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Flooded Fort Lauderdale hit with 30% of annual rainfall in just one week

Several areas in Broward under water

FORT LAUDERDALE, Fla. – Streets are looking more like lakes in many areas of Broward County, making it hard for people to get into and out of their homes.

To give some perspective, officials with the City of Fort Lauderdale say 30% of the annual rainfall they were expecting in 2020 came down within the past week.

And a flood watch remains in effect in coastal areas until 8 p.m.

Resident Destiny George and her family were planning to donate some of the clothes in her garage people in need in Haiti, but now those clothes are contaminated.

“Our boxes fell,” she said. “They got wet and we had to throw 'em away.”

The water in her Fort Lauderdale neighborhood was up to her ankles Monday morning following heavy rain this weekend.

“It was kind of scary,” she said. “I thought it was going to flood inside the house.”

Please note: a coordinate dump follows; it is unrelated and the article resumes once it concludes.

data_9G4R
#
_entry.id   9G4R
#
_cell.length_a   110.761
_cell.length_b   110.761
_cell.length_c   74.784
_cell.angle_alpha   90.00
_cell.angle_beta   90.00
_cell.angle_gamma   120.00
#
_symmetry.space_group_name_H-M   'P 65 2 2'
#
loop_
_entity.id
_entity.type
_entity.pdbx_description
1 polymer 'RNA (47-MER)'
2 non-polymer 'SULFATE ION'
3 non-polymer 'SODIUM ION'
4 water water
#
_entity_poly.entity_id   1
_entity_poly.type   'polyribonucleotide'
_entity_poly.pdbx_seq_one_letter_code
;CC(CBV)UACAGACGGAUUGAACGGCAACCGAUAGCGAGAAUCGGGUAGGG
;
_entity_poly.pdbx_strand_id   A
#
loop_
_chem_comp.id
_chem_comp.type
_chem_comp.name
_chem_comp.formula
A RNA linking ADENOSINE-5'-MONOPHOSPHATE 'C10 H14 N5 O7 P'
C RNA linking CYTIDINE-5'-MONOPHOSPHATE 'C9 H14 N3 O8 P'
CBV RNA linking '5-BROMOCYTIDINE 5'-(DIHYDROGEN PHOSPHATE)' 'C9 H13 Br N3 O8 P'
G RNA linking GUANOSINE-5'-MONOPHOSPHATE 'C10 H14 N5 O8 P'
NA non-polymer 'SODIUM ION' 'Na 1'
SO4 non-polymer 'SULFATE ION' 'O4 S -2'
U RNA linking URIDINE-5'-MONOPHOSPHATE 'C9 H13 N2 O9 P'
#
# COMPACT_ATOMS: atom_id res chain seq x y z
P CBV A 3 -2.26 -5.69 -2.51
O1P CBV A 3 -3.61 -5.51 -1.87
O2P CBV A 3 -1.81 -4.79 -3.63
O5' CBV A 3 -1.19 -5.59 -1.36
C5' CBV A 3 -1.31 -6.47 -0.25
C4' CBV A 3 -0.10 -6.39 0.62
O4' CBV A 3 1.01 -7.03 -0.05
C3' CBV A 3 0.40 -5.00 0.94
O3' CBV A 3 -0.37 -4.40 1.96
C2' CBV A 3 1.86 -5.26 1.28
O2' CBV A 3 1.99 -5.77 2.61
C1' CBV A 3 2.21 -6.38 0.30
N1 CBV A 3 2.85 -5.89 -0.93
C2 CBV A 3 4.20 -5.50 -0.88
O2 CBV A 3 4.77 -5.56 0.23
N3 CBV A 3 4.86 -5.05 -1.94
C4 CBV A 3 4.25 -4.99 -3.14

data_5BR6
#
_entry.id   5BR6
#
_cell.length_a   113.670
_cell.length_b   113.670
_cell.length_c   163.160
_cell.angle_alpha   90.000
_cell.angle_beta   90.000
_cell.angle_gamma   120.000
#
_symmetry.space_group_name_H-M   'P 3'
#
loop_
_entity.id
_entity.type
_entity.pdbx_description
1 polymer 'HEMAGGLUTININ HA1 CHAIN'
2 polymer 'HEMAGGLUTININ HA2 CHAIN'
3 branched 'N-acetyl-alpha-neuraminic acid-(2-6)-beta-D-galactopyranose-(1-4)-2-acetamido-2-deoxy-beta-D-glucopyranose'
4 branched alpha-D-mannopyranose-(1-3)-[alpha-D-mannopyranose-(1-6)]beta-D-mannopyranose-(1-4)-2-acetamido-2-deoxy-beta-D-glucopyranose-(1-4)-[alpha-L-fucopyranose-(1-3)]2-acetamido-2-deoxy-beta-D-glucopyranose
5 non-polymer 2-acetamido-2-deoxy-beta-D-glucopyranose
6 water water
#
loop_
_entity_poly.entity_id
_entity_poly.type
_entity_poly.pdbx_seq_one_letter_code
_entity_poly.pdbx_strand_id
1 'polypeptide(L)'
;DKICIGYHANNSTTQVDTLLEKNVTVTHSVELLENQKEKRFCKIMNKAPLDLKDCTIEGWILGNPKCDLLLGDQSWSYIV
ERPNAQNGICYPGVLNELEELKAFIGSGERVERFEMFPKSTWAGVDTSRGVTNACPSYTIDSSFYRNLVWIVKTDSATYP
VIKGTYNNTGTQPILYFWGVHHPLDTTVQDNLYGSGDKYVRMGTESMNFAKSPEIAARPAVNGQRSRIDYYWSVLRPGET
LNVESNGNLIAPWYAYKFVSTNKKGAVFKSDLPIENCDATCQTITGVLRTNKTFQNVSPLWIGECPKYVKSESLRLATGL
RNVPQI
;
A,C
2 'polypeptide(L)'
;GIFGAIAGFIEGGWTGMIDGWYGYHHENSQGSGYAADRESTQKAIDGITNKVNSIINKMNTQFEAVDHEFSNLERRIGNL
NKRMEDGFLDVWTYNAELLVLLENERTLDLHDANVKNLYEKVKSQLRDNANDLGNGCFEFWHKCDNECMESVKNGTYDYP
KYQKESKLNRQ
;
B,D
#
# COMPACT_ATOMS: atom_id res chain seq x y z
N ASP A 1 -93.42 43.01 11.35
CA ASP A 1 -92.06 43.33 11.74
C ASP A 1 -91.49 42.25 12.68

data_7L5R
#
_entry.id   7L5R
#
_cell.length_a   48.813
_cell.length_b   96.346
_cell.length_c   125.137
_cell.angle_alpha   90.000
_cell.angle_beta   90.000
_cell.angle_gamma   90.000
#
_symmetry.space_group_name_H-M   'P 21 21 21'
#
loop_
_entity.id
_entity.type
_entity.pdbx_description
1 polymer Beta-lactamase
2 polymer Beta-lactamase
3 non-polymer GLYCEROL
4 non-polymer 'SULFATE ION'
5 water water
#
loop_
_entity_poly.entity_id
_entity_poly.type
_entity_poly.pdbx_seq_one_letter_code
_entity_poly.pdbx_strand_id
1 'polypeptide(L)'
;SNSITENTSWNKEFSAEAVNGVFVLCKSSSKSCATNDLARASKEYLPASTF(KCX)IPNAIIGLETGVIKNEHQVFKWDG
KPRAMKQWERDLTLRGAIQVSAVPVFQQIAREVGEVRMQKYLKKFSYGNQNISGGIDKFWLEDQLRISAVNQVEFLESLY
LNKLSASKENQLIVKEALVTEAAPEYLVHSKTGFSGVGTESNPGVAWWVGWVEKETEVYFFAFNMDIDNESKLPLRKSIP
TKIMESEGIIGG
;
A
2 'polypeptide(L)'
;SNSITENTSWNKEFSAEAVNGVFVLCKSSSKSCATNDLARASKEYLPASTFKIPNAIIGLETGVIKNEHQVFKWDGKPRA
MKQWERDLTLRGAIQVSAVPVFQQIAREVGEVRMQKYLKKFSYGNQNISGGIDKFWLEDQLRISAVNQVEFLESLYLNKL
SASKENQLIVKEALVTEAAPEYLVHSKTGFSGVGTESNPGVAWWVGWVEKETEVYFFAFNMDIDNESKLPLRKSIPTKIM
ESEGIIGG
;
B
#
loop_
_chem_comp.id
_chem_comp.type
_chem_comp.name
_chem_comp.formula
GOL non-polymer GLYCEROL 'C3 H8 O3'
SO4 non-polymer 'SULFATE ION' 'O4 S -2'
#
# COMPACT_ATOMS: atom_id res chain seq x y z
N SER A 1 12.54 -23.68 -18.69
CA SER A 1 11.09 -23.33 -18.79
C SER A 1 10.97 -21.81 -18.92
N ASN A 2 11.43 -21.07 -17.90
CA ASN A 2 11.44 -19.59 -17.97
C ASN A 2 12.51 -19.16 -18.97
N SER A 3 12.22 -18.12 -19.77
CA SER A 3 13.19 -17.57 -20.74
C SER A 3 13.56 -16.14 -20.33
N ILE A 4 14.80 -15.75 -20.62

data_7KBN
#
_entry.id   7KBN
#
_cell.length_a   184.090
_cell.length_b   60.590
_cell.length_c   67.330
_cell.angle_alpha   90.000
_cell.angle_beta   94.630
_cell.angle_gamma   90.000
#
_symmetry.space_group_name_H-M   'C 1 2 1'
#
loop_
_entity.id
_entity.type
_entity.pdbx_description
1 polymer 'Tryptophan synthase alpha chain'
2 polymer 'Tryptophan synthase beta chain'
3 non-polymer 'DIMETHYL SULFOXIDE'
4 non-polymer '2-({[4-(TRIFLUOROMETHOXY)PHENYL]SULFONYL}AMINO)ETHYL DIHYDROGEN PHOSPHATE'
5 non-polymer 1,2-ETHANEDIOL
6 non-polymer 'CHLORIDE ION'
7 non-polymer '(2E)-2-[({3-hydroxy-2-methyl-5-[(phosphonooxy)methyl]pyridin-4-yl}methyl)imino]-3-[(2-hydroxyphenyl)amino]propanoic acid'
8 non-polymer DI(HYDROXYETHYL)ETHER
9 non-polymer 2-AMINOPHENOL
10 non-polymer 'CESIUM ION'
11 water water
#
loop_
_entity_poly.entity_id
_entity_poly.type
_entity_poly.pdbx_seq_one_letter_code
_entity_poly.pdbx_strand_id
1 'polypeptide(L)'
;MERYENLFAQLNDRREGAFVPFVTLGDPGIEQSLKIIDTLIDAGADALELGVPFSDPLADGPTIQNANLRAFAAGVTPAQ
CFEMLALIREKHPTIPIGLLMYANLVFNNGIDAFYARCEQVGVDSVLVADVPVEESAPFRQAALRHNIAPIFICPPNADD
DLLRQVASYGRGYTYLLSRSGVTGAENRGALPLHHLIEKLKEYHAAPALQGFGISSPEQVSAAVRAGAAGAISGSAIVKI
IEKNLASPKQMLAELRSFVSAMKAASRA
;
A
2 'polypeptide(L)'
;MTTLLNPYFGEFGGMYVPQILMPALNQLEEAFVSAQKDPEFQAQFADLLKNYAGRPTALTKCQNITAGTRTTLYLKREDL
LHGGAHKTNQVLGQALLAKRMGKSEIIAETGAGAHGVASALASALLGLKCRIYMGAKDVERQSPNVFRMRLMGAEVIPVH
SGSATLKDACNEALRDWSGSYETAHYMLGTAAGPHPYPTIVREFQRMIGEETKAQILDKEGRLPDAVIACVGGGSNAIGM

Rosetta Dunham, who lives nearby, had to drive around and around trying to find a way to get to her house on Evanston Circle.

“It’s flooded and I’m having trouble getting in and out. Even my neighbor called me yesterday and asked me did I have a boat she could borrow,” she said with a laugh.

It was flooded elsewhere in Broward County, too.

Cars drove through high water on U.S. 441 and Oaks Road in Davie. There was a similar scene on NW 10th Court and NW 43rd Avenue in Lauderhill.

Fort Lauderdale is working to pump the water out of severely impacted areas in the city, but it could take days for the water to recede.

“I guess the drainage system needs to be taken care of, cause I never seen it like this before,” Dunham said.

Another resident Local 10 spoke to had to rescue her nephew, after his car stalled out in floodwaters.

She and her pickup truck had to push his vehicle out of the water.

“He thought he could make it,” said Annie Ray. “It did not work.”

A rainy weekend left parts of Fort Lauderdale flooded this morning, including the intersection of Delaware Ave. & E. Dayton Circle. Here are concrete steps the city is taking to mitigate the flooding.

Posted by Madeleine Wright on Monday, October 26, 2020

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